Wednesday 8 March marked International Women’s Day – a day to celebrate the social, political and cultural achievements of women all over the world. The day is also an important time of reflection, an opportunity to look at what’s been achieved in terms of gender equality and what work still needs to be done.
One of the key areas in which we see a lack of gender equality is in the workforce, on a global level. Unfortunately, in 2017 there is still a clear difference between the way women and men are treated in the workplace and the way in which they are valued. In fact, the World Economic Forum has predicted that the gender gap won't close entirely until 2186 – that’s another 170 years of inequality for female employees.
How Are You Supporting Women in Your Organisation?
- Do men and women in your company receive the same level of pay, when doing work of equal or comparable value?
- Does your organisation have an equal representation of male and female leaders?
- Are you doing enough to support the professional development of women in your workplace?
Is There an Under-Representation of Women in Leadership?
- In Australia, women account for 34% of senior managers and 16% of chief executives in the private sector; in large publicly listed companies, only 5% of ASX 200 CEOs are women.
- Recent research from three separate organisations shows senior female managers earn, on average, $93,000 less per year than their male equivalents.
- High-level female managers earn an average of 5% less than male managers, as reported by the Bankwest Curtin Economics Centre, in collaboration with the Workplace Gender Equality Agency.
- Women are twice as likely to be told they need more confidence when applying for a promotion or leadership role, compared to their male colleagues. Yet at the same time, many female employees are criticised for being overly assertive.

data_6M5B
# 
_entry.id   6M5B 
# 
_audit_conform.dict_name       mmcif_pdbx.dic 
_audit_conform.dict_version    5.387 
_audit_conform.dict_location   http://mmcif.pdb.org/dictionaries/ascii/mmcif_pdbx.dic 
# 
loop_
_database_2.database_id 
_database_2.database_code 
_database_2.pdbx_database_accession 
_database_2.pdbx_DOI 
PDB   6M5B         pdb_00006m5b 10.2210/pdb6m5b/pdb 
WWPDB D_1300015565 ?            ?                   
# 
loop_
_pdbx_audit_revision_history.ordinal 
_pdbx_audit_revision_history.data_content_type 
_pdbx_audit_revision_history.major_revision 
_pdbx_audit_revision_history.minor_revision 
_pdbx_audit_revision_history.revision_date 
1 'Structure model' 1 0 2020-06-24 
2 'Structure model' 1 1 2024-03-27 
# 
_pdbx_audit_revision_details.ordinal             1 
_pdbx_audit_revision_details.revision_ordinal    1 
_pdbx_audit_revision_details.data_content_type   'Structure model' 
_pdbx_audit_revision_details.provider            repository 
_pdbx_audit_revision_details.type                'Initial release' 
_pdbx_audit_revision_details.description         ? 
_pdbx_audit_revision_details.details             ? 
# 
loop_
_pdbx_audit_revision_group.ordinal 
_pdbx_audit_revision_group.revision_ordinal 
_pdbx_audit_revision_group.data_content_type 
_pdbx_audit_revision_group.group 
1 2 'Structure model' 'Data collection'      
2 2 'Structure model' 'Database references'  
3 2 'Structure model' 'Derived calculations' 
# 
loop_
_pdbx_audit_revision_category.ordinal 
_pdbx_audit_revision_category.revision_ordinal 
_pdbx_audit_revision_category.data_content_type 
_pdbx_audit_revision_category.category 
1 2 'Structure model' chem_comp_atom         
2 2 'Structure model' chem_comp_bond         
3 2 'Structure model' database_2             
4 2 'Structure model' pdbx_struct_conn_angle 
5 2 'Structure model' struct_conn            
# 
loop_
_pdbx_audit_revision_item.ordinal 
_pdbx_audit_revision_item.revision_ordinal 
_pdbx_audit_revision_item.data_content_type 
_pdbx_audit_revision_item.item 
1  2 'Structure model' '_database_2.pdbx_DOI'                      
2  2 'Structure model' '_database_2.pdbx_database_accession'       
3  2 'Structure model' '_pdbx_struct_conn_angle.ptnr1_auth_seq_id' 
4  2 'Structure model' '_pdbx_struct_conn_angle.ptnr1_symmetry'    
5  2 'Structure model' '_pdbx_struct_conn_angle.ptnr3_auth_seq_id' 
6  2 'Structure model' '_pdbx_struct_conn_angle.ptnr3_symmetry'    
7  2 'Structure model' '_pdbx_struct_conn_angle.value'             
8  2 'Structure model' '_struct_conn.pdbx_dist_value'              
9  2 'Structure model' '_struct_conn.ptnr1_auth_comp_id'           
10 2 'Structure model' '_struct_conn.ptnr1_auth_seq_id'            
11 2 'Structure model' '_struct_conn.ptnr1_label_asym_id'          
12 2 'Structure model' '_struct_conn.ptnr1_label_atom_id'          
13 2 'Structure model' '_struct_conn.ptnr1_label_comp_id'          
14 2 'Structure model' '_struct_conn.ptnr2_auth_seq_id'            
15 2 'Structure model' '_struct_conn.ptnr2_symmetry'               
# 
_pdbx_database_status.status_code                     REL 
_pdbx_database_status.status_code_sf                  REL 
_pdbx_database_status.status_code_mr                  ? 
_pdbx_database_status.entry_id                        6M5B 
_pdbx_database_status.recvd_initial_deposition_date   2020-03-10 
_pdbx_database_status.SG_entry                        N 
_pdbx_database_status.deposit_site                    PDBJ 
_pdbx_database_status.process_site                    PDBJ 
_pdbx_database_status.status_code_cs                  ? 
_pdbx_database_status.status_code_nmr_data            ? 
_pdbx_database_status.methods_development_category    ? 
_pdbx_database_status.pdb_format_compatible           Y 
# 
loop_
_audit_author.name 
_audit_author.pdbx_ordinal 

It’s vital that business leaders take action to address this inequality and encourage a higher representation of female leadership throughout the workforce. Your organisation will also benefit from having more women in leadership roles, as you’ll be encouraging greater diversity of thought and experience – something that is highly valuable in any industry. Alison Kay, global Vice-Chair of Industry at EY, says that after speaking to 350 business leaders, there is "overwhelming agreement that gender diversity is essential to business performance." These leaders also agreed that "more needs to be done to attract, retain and promote women into leadership."
What Can You Do to Promote Gender Equality in Your Workplace?
If you’re a CEO, employer or manager, you’re in a strong position to take action on this issue. There are many things you can do to accelerate gender equality within your organisation, creating positive change on a higher level in the process.
As a start, you should:
- Aim for an equal target of representation of each gender in employment and leadership roles.
- Make sure that women and men who are doing the same role (for example, two engineers or two senior leaders) are paid the same amount of money.
- Ensure female employees are involved in policy and decision-making processes.
- Always be inclusive, making sure women are equally represented in delegations, speaking panels and boards.
For individuals, particularly within the context of the current political climate, reading these figures might feel quite depressing. But it’s not just CEOs and employers who can help to create positive change in the workplace. You also have a voice and the right to speak up about gender inequality and bias when you see it. Use International Women’s Day as a reminder to celebrate women’s achievements across the world and advocate for a more gender inclusive world – every day of the year.